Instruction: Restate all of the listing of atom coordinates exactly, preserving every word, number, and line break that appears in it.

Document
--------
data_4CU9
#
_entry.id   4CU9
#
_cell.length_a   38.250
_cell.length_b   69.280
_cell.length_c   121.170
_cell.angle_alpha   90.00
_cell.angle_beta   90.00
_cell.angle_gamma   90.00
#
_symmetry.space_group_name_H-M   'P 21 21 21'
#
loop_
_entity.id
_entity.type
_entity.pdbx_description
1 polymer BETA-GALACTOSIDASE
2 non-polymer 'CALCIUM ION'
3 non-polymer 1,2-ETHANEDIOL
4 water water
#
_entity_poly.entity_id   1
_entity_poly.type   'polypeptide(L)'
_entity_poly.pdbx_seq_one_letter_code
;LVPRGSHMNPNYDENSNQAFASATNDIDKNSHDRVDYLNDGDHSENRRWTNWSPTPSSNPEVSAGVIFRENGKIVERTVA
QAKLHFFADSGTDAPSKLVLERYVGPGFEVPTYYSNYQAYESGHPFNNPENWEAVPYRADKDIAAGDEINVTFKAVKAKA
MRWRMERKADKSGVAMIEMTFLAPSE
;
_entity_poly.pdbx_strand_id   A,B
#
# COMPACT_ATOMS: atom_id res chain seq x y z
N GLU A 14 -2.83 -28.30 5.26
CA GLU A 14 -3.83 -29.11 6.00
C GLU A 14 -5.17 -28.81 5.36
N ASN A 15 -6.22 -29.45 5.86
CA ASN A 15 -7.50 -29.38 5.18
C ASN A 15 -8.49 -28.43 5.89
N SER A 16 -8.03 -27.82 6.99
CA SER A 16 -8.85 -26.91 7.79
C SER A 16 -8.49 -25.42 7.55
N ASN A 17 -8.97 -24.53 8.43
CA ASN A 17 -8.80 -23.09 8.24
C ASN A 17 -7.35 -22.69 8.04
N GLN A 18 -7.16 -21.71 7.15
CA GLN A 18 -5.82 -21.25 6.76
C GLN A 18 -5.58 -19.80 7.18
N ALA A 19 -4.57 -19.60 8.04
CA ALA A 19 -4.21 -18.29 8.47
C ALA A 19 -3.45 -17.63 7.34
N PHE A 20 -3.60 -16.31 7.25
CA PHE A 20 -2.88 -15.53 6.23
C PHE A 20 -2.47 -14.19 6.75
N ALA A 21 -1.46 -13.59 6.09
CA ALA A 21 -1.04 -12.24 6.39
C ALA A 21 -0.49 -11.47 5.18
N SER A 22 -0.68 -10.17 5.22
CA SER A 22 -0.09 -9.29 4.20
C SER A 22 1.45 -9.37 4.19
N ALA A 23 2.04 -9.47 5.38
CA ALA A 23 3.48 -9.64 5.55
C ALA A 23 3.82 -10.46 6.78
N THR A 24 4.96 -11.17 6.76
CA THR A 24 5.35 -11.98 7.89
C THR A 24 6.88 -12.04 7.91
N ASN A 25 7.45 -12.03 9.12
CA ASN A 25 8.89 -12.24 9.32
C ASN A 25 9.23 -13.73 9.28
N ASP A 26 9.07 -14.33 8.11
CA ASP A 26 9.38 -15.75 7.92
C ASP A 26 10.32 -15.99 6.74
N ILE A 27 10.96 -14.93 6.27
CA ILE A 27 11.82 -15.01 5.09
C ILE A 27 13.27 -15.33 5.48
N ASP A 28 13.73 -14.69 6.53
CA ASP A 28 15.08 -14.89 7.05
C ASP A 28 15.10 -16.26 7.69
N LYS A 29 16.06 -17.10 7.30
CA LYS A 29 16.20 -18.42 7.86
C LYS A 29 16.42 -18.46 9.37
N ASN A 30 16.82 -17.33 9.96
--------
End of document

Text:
data_4CU9
#
_entry.id   4CU9
#
_cell.length_a   38.250
_cell.length_b   69.280
_cell.length_c   121.170
_cell.angle_alpha   90.00
_cell.angle_beta   90.00
_cell.angle_gamma   90.00
#
_symmetry.space_group_name_H-M   'P 21 21 21'
#
loop_
_entity.id
_entity.type
_entity.pdbx_description
1 polymer BETA-GALACTOSIDASE
2 non-polymer 'CALCIUM ION'
3 non-polymer 1,2-ETHANEDIOL
4 water water
#
_entity_poly.entity_id   1
_entity_poly.type   'polypeptide(L)'
_entity_poly.pdbx_seq_one_letter_code
;LVPRGSHMNPNYDENSNQAFASATNDIDKNSHDRVDYLNDGDHSENRRWTNWSPTPSSNPEVSAGVIFRENGKIVERTVA
QAKLHFFADSGTDAPSKLVLERYVGPGFEVPTYYSNYQAYESGHPFNNPENWEAVPYRADKDIAAGDEINVTFKAVKAKA
MRWRMERKADKSGVAMIEMTFLAPSE
;
_entity_poly.pdbx_strand_id   A,B
#
# COMPACT_ATOMS: atom_id res chain seq x y z
N GLU A 14 -2.83 -28.30 5.26
CA GLU A 14 -3.83 -29.11 6.00
C GLU A 14 -5.17 -28.81 5.36
N ASN A 15 -6.22 -29.45 5.86
CA ASN A 15 -7.50 -29.38 5.18
C ASN A 15 -8.49 -28.43 5.89
N SER A 16 -8.03 -27.82 6.99
CA SER A 16 -8.85 -26.91 7.79
C SER A 16 -8.49 -25.42 7.55
N ASN A 17 -8.97 -24.53 8.43
CA ASN A 17 -8.80 -23.09 8.24
C ASN A 17 -7.35 -22.69 8.04
N GLN A 18 -7.16 -21.71 7.15
CA GLN A 18 -5.82 -21.25 6.76
C GLN A 18 -5.58 -19.80 7.18
N ALA A 19 -4.57 -19.60 8.04
CA ALA A 19 -4.21 -18.29 8.47
C ALA A 19 -3.45 -17.63 7.34
N PHE A 20 -3.60 -16.31 7.25
CA PHE A 20 -2.88 -15.53 6.23
C PHE A 20 -2.47 -14.19 6.75
N ALA A 21 -1.46 -13.59 6.09
CA ALA A 21 -1.04 -12.24 6.39
C ALA A 21 -0.49 -11.47 5.18
N SER A 22 -0.68 -10.17 5.22
CA SER A 22 -0.09 -9.29 4.20
C SER A 22 1.45 -9.37 4.19
N ALA A 23 2.04 -9.47 5.38
CA ALA A 23 3.48 -9.64 5.55
C ALA A 23 3.82 -10.46 6.78
N THR A 24 4.96 -11.17 6.76
CA THR A 24 5.35 -11.98 7.89
C THR A 24 6.88 -12.04 7.91
N ASN A 25 7.45 -12.03 9.12
CA ASN A 25 8.89 -12.24 9.32
C ASN A 25 9.23 -13.73 9.28
N ASP A 26 9.07 -14.33 8.11
CA ASP A 26 9.38 -15.75 7.92
C ASP A 26 10.32 -15.99 6.74
N ILE A 27 10.96 -14.93 6.27
CA ILE A 27 11.82 -15.01 5.09
C ILE A 27 13.27 -15.33 5.48
N ASP A 28 13.73 -14.69 6.53
CA ASP A 28 15.08 -14.89 7.05
C ASP A 28 15.10 -16.26 7.69
N LYS A 29 16.06 -17.10 7.30
CA LYS A 29 16.20 -18.42 7.86
C LYS A 29 16.42 -18.46 9.37
N ASN A 30 16.82 -17.33 9.96